The Houseplants That Saved Me from Myself

When things took a turn for the worse in the summer of 2020, Toronto writer Tayo Bero decided to refresh her life with a new apartment full of plants. As it turned out, they taught her more than she could have anticipated.

Text—Tayo Bero
Photos—Katie Sadie

One sunny afternoon in mid-July of 2020, I took a trip to what would become my regular plant place, nestled in Toronto’s vibrant Junction neighbourhood. I parked my car down the street and made my way to the corner shop, taking in the now much quieter area and lamenting everything that the pandemic had robbed us of.

The summer of 2020 was a mess, my worst on record. I can still viscerally recall the all-around sense of hopelessness, fatigue, and devastation that filled those mid-year months as we navigated a growing pandemic, as well as the heavy and often traumatizing conversations about anti-Blackness and police brutality that were happening across the globe. I fought through the thick haze of despair that clouded those days, all the while nursing myself through the aftermath of an extremely tumultuous breakup and planning a move into a new apartment.

Feeling exhausted and worn out, I decided that the move was going to be a new beginning for me, a fresh start where I got to define the terms of my own existence separate from what was happening in the world around me.


I’d never had plants before, but I knew I wanted them to be a part of my new reality. And to help me get started, I reached out to my close friend Gloria, who runs a popular Instagram account (@blackgirlrooted) dedicated entirely to her assortment of plants, which you can typically find posed up against a bright orange accent wall in her Edmonton apartment. I’d always watched how devoted she was to them, and it made me feel great to know I had someone I could go to for advice and who wouldn’t shame me if I killed something.

When I finally arrived at the plant shop that July afternoon, I was reminded of all the reasons why I wanted to start growing plants at home. There’s something breathtaking about the way they occupy space in a room. From tiny, fuzzy cacti that fit in the palm of your hand to leafy pothoses that are just perfect for hanging from the ceiling, their presence can turn any boring old room into a green oasis — just the kind of place I longed to wake up in and come home to.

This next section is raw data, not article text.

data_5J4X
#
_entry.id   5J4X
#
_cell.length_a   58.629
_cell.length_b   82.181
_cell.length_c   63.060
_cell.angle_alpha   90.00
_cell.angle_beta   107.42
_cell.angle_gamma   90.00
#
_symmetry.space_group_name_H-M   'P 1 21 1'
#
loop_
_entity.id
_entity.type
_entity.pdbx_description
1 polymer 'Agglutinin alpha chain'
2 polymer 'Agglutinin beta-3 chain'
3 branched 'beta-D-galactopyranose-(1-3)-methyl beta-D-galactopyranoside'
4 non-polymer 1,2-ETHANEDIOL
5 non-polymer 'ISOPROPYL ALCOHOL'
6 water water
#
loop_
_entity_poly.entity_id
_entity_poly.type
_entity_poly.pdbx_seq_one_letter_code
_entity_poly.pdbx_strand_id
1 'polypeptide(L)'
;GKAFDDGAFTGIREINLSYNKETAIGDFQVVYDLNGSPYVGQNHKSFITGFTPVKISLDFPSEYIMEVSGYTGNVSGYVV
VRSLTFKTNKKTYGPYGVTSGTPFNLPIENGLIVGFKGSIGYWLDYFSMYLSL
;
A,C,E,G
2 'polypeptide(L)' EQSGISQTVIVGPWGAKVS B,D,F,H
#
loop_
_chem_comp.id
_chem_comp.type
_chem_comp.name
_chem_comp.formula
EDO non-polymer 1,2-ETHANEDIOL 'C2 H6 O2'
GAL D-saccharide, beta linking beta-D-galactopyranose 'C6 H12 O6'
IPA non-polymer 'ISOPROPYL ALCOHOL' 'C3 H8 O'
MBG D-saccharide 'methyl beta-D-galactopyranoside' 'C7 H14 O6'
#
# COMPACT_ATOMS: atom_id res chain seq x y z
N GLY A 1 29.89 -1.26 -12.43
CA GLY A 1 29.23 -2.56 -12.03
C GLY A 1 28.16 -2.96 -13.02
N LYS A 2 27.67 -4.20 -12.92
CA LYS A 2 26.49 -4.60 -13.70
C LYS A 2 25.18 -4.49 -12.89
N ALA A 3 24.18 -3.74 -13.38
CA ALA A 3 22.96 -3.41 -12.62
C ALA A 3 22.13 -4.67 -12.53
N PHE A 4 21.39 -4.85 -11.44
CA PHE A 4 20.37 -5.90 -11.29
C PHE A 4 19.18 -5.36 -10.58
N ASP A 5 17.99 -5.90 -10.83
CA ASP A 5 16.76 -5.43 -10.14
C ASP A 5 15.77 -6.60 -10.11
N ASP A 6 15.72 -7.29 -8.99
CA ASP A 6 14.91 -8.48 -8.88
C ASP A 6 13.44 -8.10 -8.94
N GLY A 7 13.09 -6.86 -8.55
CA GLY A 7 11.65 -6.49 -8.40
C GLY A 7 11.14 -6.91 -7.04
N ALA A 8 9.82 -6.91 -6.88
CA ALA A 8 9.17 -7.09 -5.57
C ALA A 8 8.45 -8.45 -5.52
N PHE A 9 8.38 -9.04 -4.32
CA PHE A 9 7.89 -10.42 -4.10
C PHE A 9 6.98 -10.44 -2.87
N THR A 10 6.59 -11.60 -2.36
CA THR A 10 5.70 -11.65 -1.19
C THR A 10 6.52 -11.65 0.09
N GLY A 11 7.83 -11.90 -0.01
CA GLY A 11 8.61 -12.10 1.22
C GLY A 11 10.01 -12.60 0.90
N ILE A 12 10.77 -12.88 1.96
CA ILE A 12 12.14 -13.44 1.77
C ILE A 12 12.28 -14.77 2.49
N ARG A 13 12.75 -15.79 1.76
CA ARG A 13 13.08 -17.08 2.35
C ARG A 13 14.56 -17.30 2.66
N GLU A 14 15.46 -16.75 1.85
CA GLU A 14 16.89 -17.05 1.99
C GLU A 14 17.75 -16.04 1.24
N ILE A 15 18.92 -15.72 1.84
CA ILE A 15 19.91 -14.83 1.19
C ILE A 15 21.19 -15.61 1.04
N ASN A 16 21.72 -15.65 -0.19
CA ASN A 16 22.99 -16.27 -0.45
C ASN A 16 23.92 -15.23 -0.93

After walking around the shop for at least an hour, I finally had my picks. My first set of plants would be a group of simple, easy-to-take-care-of selections including a snake plant, an alocasia, a rubber ficus, a monstera, and a pothos. I‘d always loved the giant leaves of the monstera and the subtle boldness of the rubber plant, which says, “I may be small, but I’m here.” The alocasia was beautiful, with three vibrant purple leaves calling out to be noticed, and the snake plant was a first-timer’s no-brainer, given that they are virtually indestructible.

I talked through the plant care with the store associates, made sure I had all the tools I needed (pro tip: don’t buy that expensive watering can unless it’s for Instagram, any old container will do), and then finally felt ready to take them home.

Plant care as self-care

We never had plants in my house growing up. Dried plants and flower arrangements, yes. But real living ones, inside the house? Never. My mom still says she has no idea where I get my green thumb, and even I was surprised by how easily I slipped into the routine.

I quickly got the process down to a science, learning how to test the soil with my finger to see whether the plant needed water, moving them around for better light, and springing for some quality fertilizer and a humidifier to make sure they were getting all the nutrients they needed and were in the best environment to grow.

I even told my therapist about it. We reasoned that plant care had become part of my self-care routine, something that I enjoyed doing, and a place where I could see the results of my efforts actually coming to life.

Lesson #1: Loving detachment

Things seemed to be going well until one day, out of the blue, a leaf fell off my rubber plant. A few days later it was two, and then four, and before I knew it, several leaves had fallen off and were greying and curling on the soil below.